The term arthritis literally means inflammation of a joint, but is generally used to describe any condition in which there is damage to the cartilage. Inflammation is the body’s natural response to injury. The warning signs that inflammation presents are redness, swelling, heat and pain.
The cartilage is a padding that absorbs stress. The proportion of cartilage damage and synovial inflammation varies with the type and stage of arthritis. Usually the pain early on is due to inflammation. In the later stages, when the cartilage is worn away, most of the pain comes from the mechanical friction of raw bones rubbing on each other.
There are different types of arthritis. The most common are
Also called degenerative joint disease, this is the most common type of arthritis, which occurs most often in older people. This disease affects cartilage, the tissue that cushions and protects the ends of bones in a joint. With osteoarthritis, the cartilage starts to wear away over time. In extreme cases, the cartilage can completely wear away, leaving nothing to protect the bones in a joint, causing bone-on-bone contact. Bones may also bulge, or stick out at the end of a joint, called a bone spur.
Osteoarthritis causes joint pain and can limit a person’s normal range of motion (the ability to freely move and bend a joint). When severe, the joint may lose all movement, causing a person to become disabled. Disability most often happens when the disease affects the spine, knees, and hips.
This chronic disorder causes pain throughout the tissues that support and move the bones and joints. Pain, stiffness, and localized tender points occur in the muscles and tendons, particularly those of the neck, spine, shoulders, and hips. Fatigue and sleep disturbances may also occur.
When a person has gout, they have higher than normal levels of uric acid in the blood. The body makes uric acid from many of the foods we eat. Too much uric acid causes deposits, called uric acid crystals, to form in the fluid and lining of the joints. The result is an extremely painful attack of arthritis. The most common joint gout affects is the big toe. This disease is more common in men than in women.
This disease most often affects the spine, causing pain and stiffness. It can also cause arthritis in the hips, shoulders, and knees. It affects mostly men in their late teenage and early adult years.
Juvenile Rheumatoid Arthritis
The most common type of arthritis in children, this disease causes pain, stiffness, swelling, and loss of function in the joints. A young person can also have rashes and fevers with this disease.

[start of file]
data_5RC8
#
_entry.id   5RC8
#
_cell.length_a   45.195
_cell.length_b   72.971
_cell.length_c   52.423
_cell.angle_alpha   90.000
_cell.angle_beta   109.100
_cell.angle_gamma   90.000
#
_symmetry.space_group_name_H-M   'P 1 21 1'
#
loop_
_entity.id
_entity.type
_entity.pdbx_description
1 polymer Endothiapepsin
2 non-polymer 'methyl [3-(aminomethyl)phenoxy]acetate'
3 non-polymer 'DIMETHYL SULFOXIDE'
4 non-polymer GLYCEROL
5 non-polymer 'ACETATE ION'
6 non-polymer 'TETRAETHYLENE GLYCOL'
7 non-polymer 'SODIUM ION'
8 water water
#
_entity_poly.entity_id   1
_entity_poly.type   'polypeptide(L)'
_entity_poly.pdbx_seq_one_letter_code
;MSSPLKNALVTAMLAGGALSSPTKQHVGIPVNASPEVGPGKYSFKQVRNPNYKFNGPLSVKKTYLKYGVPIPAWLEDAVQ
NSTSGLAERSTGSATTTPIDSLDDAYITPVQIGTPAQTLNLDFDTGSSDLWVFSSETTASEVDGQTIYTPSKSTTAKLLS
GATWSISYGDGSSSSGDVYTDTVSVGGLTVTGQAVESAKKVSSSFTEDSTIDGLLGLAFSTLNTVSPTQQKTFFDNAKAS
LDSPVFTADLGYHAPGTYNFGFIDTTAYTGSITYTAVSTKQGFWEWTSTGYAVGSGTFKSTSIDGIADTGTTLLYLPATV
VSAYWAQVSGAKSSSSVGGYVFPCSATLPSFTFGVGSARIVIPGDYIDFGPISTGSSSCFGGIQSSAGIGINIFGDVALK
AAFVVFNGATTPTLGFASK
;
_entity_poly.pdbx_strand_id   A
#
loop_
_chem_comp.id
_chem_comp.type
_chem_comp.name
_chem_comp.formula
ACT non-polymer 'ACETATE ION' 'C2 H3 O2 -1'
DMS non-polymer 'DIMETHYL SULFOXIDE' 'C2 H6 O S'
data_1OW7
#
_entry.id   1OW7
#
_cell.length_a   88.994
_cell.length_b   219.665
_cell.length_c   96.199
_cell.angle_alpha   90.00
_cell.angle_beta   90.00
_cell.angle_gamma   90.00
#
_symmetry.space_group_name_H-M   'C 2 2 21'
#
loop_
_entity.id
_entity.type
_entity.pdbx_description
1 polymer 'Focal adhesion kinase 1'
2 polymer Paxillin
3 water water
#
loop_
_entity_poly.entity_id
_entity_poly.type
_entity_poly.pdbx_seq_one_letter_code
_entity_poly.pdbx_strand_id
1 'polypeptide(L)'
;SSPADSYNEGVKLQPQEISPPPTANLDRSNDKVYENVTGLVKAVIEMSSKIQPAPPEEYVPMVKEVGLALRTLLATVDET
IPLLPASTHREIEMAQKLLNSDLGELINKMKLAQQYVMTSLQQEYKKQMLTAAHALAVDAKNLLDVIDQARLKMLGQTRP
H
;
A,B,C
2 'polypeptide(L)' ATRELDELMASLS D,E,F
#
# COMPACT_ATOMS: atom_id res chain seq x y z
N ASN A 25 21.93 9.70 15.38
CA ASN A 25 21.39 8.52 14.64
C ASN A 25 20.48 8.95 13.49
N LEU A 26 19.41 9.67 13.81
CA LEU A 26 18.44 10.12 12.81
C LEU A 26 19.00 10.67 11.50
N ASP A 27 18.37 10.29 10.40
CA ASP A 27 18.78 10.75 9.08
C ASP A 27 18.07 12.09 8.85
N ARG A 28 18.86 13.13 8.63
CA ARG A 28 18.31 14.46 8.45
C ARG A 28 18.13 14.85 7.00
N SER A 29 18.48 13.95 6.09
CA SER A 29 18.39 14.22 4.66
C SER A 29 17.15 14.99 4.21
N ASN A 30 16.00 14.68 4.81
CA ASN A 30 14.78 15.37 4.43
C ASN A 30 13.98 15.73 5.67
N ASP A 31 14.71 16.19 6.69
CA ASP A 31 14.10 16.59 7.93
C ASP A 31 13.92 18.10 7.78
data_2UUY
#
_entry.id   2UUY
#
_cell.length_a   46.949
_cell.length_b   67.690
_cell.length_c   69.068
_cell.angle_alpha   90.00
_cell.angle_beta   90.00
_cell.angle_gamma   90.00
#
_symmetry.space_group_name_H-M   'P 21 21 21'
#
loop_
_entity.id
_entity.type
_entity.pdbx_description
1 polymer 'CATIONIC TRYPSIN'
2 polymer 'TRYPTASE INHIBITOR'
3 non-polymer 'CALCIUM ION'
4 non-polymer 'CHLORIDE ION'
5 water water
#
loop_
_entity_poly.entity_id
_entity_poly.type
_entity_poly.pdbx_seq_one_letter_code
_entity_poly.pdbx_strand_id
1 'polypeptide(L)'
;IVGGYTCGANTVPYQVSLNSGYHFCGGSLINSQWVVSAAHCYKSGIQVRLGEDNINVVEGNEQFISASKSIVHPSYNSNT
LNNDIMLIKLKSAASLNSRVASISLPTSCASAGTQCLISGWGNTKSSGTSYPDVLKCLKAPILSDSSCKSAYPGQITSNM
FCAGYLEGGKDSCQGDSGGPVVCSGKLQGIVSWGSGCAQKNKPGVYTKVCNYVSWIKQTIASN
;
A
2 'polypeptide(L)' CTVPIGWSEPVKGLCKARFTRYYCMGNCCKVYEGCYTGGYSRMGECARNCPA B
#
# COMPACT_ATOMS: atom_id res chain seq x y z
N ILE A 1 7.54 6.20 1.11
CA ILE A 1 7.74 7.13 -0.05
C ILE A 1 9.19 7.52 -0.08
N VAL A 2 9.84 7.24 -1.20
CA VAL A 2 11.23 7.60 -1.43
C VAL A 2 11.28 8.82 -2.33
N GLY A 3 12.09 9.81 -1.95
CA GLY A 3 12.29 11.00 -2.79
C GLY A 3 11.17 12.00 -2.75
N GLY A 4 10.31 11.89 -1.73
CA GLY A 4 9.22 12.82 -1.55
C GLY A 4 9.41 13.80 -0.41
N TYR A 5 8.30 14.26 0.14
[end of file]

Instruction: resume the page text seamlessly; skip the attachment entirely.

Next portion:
This condition involves inflammation of the bursa, small, fluid-filled sacs that help reduce friction between bones and other moving structures in the joints. The inflammation may result from arthritis in the joint, injury, or infection of the bursa. Bursitis produces pain and tenderness and may limit the movement of nearby joints.
Also called tendonitis, this condition refers to inflammation of tendons (tough cords of tissue that connect muscle to bone) caused by overuse, injury, or a rheumatic condition. Tendinitis produces pain and tenderness and may restrict movement of nearby joints.
Osteoarthritis is caused by the wearing out of the cartilage covering the bone ends in a joint. This may be due to excessive strain over prolonged periods of time, or due to other joint diseases, injury, or deformity.
Primary osteoarthritis is commonly associated with ageing and general degeneration of joints.
Secondary osteoarthritis is generally the consequence of another disease or condition, such as repeated trauma or surgery to the affected joint, or abnormal joint structures from birth.
Some conditions may predispose the hip to osteoarthritis; it tends to affect people, as they get older and particularly affects joints that have to take a lot of stresses and strains.
Abnormalities of knee joint function resulting from fractures of the knee, torn cartilage and torn ligaments can lead to degeneration many years after the injury. The mechanical abnormality leads to excessive wear and tear – just like the out-of-balance tyre that wears out too soon on your car.
There are more than 100 different forms of arthritis; symptoms vary according to the form of arthritis. Each form affects the body differently.
Arthritic symptoms generally include swelling and pain or tenderness in one or more joints for more than two weeks, redness, or heat in a joint, limitation of motion of a joint, early morning stiffness and skin changes, including rashes.
Doctors diagnose arthritis with a medical history, physical exam, and x-rays of the hip. There is no blood test for osteoarthritis.
There is no cure for arthritis, so beware of ‘miracle cures’. Your doctor may prescribe anti-inflammatory medicine. They may recommend occupational therapy or physiotherapy, which includes exercises and heat treatment. In severe cases, surgery may be suggested, such as a hip or knee replacement. The type of surgery will depend on your age and severity of the disease. In the elderly with severe arthritis, joint replacement can give good results.